Defining parameters & metrics

After defining the goal and its constraints, the following substep in creating an optimization study is specifying the optimization parameters and metrics. In particular, selecting the parameters that are going to be tuned to optimize the system is a critical decision that requires carefully balancing complexity and effectiveness. As for goals & constraints, also this step may require adopting an iterative approach. See also the Best Practices section here below.

The Parameter selection and Metric selection pages of the Study template section in the reference guide describe how to define the corresponding structure. For offline optimization studies only, the Akamas UI allows the parameters and metrics to be defined as part of the visual procedure activated by the "Create a study" button (see the following figure).

As illustrated by the previous and following figures, during this step is also possible to edit the range of values associated with each optimization parameter with respect to the default domain provided by either the original or custom optimization pack in use for the respective technology.

Please also refer to the Guidelines for choosing optimization parameters for a number of selected technologies. Some examples provided in the Knowledge Base guide may also provide useful guidance.

Parameter rendering

By default, all parameters specified in the parameters selection of a study are applied ("rendered"). Akamas allows specifying which configuration parameters should be applied in the optimization steps. More precisely:

  • parameter rendering is available at the step level for baseline, preset, and optimize steps

  • parameter rendering is not available for bootstrap steps (bootstrapped experiments are not executed)

This feature can be useful to deal with the different strategies through which applications and systems accept configuration parameters.

Please refer to the Parameter rendering page to see how to configure parameter rendering.

Best Practices

The following sections provide some best practices on how to best approach the step of defining optimization parameters. .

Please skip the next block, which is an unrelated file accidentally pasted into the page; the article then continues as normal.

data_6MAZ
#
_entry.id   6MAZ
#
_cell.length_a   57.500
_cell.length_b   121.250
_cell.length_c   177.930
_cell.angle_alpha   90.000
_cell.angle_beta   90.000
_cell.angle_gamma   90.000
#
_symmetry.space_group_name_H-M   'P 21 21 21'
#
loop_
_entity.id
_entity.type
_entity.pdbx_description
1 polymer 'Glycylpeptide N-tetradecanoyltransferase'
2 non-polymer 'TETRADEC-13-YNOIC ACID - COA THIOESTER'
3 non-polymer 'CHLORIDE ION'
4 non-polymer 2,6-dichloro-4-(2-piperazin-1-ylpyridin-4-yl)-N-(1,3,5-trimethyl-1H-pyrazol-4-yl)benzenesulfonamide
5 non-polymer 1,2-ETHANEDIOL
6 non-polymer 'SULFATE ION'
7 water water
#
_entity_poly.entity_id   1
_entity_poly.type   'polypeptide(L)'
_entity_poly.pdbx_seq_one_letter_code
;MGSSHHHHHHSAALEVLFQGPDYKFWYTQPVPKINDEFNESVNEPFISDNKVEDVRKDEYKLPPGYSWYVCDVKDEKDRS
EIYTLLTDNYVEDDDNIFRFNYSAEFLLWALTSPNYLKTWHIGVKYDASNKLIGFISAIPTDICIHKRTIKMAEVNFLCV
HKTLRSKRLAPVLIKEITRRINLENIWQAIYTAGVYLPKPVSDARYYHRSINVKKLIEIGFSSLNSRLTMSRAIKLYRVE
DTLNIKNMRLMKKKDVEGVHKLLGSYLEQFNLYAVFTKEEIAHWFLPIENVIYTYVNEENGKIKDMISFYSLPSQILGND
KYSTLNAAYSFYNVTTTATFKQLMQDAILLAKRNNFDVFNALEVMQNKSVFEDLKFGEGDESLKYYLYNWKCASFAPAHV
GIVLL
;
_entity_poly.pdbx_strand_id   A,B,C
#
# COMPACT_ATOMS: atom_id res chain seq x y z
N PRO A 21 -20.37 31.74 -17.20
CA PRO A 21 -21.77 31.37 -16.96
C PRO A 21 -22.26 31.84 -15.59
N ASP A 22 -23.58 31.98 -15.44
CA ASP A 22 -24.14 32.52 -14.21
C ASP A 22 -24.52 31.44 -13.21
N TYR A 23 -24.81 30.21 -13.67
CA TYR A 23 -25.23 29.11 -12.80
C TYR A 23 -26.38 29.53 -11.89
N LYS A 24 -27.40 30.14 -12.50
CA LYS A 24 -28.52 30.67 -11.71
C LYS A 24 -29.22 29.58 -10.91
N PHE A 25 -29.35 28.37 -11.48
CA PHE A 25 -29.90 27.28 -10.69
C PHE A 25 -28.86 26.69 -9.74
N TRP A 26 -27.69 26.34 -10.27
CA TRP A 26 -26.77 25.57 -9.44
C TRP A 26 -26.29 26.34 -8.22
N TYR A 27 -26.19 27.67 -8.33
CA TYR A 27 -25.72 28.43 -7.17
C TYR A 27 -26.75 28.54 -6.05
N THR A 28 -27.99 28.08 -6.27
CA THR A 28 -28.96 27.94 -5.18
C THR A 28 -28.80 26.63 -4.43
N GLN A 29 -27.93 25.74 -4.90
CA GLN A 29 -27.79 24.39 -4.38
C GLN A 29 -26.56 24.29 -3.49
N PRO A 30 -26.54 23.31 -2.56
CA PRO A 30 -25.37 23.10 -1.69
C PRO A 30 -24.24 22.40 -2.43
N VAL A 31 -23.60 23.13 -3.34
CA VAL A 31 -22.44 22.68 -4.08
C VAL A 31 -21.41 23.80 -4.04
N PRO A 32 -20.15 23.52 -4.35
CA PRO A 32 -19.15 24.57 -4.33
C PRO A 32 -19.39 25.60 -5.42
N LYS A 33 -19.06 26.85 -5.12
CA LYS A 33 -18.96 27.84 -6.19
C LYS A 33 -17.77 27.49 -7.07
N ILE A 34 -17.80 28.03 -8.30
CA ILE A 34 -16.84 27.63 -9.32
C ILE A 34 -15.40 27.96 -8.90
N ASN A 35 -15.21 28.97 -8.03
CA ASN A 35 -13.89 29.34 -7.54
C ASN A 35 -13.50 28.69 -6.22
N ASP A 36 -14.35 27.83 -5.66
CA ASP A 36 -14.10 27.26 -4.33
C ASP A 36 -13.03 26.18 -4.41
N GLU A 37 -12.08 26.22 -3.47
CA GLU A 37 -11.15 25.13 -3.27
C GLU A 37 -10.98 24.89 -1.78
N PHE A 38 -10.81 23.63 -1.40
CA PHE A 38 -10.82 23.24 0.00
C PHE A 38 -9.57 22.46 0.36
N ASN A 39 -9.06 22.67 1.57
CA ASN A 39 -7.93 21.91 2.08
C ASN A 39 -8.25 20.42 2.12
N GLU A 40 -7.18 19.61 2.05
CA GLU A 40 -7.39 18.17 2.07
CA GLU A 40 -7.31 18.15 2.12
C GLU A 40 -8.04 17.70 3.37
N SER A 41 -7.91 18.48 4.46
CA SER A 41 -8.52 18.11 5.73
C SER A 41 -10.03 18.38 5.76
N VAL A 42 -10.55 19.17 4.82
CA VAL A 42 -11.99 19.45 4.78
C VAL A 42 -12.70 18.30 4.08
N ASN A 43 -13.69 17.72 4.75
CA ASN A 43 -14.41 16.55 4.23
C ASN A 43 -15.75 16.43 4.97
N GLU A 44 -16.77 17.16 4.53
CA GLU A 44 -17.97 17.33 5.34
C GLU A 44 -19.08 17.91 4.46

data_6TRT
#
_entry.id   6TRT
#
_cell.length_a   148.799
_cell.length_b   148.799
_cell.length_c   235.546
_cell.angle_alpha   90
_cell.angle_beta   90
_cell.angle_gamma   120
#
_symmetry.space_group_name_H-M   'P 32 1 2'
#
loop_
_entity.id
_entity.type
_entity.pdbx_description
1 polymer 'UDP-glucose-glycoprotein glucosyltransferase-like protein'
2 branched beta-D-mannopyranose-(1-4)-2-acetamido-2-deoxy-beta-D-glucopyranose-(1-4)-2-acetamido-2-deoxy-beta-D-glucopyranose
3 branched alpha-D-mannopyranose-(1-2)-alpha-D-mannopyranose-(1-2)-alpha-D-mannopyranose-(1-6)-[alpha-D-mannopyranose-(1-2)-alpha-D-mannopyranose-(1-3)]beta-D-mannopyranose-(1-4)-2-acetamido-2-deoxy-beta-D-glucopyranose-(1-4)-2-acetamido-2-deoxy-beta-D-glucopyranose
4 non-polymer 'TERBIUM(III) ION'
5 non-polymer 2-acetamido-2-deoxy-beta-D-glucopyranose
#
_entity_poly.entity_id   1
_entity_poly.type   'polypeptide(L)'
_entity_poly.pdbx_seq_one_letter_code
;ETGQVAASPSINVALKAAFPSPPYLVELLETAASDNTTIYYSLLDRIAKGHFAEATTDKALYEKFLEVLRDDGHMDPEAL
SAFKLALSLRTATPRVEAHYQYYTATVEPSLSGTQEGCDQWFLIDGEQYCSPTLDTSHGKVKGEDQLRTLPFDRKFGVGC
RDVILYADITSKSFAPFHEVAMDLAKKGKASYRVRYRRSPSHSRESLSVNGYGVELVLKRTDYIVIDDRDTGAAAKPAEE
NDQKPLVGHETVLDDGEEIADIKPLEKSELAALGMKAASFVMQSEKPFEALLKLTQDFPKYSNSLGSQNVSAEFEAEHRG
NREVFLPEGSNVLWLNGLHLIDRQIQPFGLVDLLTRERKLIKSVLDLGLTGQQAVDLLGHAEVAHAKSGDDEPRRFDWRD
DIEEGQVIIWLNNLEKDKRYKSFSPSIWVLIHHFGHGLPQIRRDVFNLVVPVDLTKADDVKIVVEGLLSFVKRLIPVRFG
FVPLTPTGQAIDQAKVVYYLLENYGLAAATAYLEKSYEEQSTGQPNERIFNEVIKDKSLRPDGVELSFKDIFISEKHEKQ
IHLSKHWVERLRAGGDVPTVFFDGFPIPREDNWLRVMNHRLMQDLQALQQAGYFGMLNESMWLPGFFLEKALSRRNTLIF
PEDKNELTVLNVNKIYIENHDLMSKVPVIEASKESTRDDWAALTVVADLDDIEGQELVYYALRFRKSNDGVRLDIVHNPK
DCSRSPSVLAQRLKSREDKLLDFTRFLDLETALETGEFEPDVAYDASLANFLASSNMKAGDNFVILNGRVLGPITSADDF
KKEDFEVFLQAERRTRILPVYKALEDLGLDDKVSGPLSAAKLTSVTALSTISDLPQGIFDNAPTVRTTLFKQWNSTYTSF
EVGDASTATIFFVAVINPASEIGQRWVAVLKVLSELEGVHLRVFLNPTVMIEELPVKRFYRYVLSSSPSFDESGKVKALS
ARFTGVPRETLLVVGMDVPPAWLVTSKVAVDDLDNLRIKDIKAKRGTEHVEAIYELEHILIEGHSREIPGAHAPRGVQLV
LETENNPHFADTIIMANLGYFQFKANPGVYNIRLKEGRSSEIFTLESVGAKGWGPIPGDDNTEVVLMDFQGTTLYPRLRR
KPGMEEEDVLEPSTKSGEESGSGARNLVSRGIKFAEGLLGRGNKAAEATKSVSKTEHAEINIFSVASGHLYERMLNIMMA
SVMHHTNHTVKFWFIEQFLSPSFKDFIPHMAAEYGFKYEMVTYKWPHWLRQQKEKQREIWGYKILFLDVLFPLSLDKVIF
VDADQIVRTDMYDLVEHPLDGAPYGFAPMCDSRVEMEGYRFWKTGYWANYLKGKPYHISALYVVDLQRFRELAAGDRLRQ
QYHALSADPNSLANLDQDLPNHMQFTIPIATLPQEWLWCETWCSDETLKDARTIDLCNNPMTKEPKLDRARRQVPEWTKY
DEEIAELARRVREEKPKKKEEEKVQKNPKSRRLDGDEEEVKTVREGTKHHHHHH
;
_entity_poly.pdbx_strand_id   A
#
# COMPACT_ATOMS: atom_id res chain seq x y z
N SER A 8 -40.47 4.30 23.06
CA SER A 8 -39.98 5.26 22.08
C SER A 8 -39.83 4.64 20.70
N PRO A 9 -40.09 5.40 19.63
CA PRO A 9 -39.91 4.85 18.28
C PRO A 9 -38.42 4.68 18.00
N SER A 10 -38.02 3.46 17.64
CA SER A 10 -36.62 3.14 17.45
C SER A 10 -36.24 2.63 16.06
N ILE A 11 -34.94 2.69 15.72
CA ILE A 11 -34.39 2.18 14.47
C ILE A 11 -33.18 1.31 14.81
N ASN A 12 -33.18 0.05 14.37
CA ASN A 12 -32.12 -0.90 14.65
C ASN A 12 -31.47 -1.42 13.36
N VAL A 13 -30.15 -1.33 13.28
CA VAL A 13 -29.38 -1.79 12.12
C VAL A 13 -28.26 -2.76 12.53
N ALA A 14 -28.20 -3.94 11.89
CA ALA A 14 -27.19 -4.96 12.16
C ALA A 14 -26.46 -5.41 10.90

Configure parameters domains based on environment specs

Since the parameter domain defines the range of values that the Akamas AI engine can assign to the parameter, when defining the system parameters to be optimized, it is important to review the parameter domains and adjust them based on the system characteristics of the target system, environment and best practices in place.

Akamas optimization packs already provide parameter domains that are correct for most situations. For example, the OpenJDK 11 JVM gcType is a categorical parameter that already includes all the possible garbage collectors that can be set for this JVM version.

For other parameters, there are no sensible default domains as they depend on the environment. For example, the OpenJDK 11 maxHeapSize JVM parameter dictates how much memory the JVM can use. This obviously depends on the environment in which the JVM runs. For example, the upper bound might be 90% of the memory of the virtual machine or container in which the JVM runs.

Defining good parameter domains is important to ensure the parameter configurations suggested by the Akamas AI engine will be as good as possible. Notice that if the domain is not defined correctly, this may cause experiment failures (e.g. the JVM could not start if the maxHeapSize is higher than the container size). As discussed as part of the best practices for defining robust workflows, the Akamas AI engine has been designed to learn configurations that may lead to failures and to automatically discover any hidden constraints found in the environment.

Configure parameter constraints based on Optimization Pack best practices

Depending on the specific technology under optimization, the configuration parameters may have relationships among themselves. For example, in a JVM the newSize parameter defines the size of a region of the JVM heap, and hence its value should be always less than the maxHeapSize parameter.

Akamas AI engine supports the definition of constraints among parameters as this is a frequent need when optimizing real-life applications.

It is important to define the parameter constraints when creating a new study. The optimization pack documentation provides guidelines on what are the most important parameter constraints for the specific technology.

When optimizing a new or custom technology, it may happen that some experiments fail due to unknown parameter constraints being violated. For example, the application may fail to start and only by analyzing the application error logs, the reason for the failure can be understood. For a Java application, the JVM error message (e.g. "new size cannot be larger than max heap size") could provide useful hints. This would reveal that some constraints need to be added to the parameter constraints in the study.

While the Akamas AI engine has been designed to learn from failures, including those due to relationships among parameters that were not explicitly set as constraints, setting parameter constraints may help avoid unnecessary failures and thus speed up the optimization process.

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